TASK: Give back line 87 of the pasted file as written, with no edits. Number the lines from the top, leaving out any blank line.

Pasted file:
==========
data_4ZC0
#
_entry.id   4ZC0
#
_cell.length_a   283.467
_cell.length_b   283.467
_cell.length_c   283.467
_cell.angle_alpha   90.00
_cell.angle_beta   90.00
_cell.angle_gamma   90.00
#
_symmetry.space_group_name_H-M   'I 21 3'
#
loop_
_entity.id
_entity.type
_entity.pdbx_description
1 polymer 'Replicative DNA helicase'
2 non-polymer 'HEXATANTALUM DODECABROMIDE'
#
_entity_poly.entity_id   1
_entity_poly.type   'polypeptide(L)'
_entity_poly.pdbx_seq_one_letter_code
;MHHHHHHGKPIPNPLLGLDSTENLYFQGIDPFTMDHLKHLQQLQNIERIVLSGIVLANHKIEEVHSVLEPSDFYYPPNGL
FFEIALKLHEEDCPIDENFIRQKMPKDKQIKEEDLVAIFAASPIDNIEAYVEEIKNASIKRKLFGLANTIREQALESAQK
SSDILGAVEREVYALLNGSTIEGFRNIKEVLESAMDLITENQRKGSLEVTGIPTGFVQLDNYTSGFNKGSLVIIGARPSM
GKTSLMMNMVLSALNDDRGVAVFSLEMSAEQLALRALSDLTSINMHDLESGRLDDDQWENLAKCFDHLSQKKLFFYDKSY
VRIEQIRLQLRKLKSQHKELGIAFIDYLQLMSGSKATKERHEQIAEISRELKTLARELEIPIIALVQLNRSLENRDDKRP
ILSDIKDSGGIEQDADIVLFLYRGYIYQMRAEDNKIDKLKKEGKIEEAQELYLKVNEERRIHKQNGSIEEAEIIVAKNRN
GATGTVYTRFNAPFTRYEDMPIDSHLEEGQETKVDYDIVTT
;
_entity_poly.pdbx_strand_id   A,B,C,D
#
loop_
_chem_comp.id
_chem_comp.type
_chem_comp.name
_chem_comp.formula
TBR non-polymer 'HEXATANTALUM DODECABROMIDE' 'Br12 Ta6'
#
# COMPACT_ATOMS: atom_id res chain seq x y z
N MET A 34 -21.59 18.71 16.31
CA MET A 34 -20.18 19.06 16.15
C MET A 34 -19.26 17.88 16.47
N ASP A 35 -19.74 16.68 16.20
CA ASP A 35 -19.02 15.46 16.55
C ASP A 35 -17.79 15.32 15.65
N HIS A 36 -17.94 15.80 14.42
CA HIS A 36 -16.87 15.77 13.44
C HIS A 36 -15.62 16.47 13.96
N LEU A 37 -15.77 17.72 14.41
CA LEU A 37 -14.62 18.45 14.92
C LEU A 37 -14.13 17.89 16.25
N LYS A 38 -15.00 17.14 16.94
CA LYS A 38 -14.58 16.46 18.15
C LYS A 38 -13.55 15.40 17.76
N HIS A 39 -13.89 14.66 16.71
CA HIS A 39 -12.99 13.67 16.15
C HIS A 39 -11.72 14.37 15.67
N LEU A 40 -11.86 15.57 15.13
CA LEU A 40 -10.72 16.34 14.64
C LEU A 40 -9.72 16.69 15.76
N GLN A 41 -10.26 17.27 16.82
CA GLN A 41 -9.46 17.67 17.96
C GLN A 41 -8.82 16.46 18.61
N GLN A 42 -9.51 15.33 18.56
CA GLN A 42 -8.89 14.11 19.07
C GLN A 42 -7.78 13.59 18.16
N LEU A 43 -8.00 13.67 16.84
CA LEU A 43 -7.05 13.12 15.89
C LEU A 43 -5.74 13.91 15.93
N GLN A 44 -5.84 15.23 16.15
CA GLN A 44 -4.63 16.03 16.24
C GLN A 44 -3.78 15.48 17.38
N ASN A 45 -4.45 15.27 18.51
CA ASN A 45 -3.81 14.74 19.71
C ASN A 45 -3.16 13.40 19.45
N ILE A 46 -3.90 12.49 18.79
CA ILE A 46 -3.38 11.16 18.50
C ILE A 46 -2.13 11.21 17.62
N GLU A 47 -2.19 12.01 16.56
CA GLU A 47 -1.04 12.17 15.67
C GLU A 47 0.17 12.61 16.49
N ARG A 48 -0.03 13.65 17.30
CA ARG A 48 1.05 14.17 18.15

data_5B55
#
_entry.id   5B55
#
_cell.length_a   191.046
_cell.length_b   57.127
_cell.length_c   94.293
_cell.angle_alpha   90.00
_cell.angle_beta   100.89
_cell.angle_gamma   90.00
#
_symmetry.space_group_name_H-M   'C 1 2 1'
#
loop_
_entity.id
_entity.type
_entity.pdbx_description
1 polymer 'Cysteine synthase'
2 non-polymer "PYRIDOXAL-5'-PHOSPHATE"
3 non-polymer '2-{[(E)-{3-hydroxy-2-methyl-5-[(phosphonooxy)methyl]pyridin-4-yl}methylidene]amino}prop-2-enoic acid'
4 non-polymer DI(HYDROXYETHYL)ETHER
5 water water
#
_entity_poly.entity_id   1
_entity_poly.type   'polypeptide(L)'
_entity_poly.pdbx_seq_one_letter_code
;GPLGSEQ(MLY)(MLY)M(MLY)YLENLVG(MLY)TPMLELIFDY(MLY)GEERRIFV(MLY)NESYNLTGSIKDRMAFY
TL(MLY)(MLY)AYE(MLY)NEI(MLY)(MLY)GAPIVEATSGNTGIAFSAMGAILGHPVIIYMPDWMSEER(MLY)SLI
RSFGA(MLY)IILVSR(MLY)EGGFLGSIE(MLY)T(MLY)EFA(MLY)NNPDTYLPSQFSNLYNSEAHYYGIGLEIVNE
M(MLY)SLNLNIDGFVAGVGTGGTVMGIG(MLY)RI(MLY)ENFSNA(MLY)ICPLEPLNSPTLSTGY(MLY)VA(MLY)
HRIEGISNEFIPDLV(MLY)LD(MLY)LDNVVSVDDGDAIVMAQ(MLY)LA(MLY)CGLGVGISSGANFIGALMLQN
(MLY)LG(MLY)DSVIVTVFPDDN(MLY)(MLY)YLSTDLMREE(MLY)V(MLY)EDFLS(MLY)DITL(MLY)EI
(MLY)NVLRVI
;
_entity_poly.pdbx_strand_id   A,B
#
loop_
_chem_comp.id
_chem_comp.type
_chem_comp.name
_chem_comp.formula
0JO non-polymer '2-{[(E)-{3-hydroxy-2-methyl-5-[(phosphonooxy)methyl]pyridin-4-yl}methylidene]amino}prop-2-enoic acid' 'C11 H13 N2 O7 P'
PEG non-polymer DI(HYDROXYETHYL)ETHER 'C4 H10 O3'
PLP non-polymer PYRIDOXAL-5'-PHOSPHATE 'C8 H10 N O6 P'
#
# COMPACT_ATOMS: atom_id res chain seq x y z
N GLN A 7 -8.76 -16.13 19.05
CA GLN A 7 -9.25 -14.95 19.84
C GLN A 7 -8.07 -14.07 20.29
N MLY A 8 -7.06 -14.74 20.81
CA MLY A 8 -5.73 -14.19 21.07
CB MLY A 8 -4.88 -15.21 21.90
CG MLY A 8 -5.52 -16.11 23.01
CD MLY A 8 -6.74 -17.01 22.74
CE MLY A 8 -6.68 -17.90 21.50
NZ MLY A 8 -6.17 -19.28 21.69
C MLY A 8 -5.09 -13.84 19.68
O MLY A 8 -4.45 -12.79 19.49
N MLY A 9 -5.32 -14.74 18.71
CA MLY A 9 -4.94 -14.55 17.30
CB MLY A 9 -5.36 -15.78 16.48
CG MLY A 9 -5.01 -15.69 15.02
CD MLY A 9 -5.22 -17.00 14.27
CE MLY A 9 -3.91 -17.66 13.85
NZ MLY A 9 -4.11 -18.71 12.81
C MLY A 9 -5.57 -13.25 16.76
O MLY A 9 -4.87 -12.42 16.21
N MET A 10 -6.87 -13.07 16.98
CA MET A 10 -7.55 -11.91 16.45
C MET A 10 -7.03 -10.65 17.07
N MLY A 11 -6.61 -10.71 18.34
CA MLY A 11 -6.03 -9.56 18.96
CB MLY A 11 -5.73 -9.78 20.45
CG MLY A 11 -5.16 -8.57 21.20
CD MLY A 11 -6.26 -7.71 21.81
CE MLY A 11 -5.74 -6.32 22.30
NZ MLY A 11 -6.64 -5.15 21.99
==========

#